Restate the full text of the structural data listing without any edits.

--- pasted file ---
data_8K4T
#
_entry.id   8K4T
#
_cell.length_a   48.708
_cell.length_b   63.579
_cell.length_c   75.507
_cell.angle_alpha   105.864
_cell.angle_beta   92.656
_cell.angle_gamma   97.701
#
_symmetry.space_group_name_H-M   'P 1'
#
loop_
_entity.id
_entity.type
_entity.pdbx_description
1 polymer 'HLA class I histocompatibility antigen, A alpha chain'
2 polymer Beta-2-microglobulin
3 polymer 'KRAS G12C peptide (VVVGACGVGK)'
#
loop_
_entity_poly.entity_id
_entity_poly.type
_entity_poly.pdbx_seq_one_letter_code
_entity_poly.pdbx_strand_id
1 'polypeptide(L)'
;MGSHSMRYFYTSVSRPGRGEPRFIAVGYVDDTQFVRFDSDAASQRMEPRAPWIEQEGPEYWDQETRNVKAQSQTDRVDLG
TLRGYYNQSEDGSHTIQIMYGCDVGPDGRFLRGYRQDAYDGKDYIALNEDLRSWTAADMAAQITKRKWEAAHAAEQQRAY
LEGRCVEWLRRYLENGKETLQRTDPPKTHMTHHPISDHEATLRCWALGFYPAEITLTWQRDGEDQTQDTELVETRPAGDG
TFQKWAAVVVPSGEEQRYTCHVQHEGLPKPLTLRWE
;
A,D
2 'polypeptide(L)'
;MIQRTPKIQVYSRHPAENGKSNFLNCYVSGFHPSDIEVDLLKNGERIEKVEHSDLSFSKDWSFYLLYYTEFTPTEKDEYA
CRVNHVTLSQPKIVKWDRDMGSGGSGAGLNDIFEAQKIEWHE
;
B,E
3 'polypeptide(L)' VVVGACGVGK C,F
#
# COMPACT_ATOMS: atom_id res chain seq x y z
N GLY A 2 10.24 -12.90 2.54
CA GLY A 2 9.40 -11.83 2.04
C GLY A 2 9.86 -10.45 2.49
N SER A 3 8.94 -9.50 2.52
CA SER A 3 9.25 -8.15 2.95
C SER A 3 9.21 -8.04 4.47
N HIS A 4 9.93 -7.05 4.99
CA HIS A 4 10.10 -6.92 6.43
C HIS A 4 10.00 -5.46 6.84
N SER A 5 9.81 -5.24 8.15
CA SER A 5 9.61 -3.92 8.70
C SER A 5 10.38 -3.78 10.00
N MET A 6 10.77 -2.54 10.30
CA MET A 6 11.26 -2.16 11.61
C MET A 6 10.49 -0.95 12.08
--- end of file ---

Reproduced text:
data_8K4T
#
_entry.id   8K4T
#
_cell.length_a   48.708
_cell.length_b   63.579
_cell.length_c   75.507
_cell.angle_alpha   105.864
_cell.angle_beta   92.656
_cell.angle_gamma   97.701
#
_symmetry.space_group_name_H-M   'P 1'
#
loop_
_entity.id
_entity.type
_entity.pdbx_description
1 polymer 'HLA class I histocompatibility antigen, A alpha chain'
2 polymer Beta-2-microglobulin
3 polymer 'KRAS G12C peptide (VVVGACGVGK)'
#
loop_
_entity_poly.entity_id
_entity_poly.type
_entity_poly.pdbx_seq_one_letter_code
_entity_poly.pdbx_strand_id
1 'polypeptide(L)'
;MGSHSMRYFYTSVSRPGRGEPRFIAVGYVDDTQFVRFDSDAASQRMEPRAPWIEQEGPEYWDQETRNVKAQSQTDRVDLG
TLRGYYNQSEDGSHTIQIMYGCDVGPDGRFLRGYRQDAYDGKDYIALNEDLRSWTAADMAAQITKRKWEAAHAAEQQRAY
LEGRCVEWLRRYLENGKETLQRTDPPKTHMTHHPISDHEATLRCWALGFYPAEITLTWQRDGEDQTQDTELVETRPAGDG
TFQKWAAVVVPSGEEQRYTCHVQHEGLPKPLTLRWE
;
A,D
2 'polypeptide(L)'
;MIQRTPKIQVYSRHPAENGKSNFLNCYVSGFHPSDIEVDLLKNGERIEKVEHSDLSFSKDWSFYLLYYTEFTPTEKDEYA
CRVNHVTLSQPKIVKWDRDMGSGGSGAGLNDIFEAQKIEWHE
;
B,E
3 'polypeptide(L)' VVVGACGVGK C,F
#
# COMPACT_ATOMS: atom_id res chain seq x y z
N GLY A 2 10.24 -12.90 2.54
CA GLY A 2 9.40 -11.83 2.04
C GLY A 2 9.86 -10.45 2.49
N SER A 3 8.94 -9.50 2.52
CA SER A 3 9.25 -8.15 2.95
C SER A 3 9.21 -8.04 4.47
N HIS A 4 9.93 -7.05 4.99
CA HIS A 4 10.10 -6.92 6.43
C HIS A 4 10.00 -5.46 6.84
N SER A 5 9.81 -5.24 8.15
CA SER A 5 9.61 -3.92 8.70
C SER A 5 10.38 -3.78 10.00
N MET A 6 10.77 -2.54 10.30
CA MET A 6 11.26 -2.16 11.61
C MET A 6 10.49 -0.95 12.08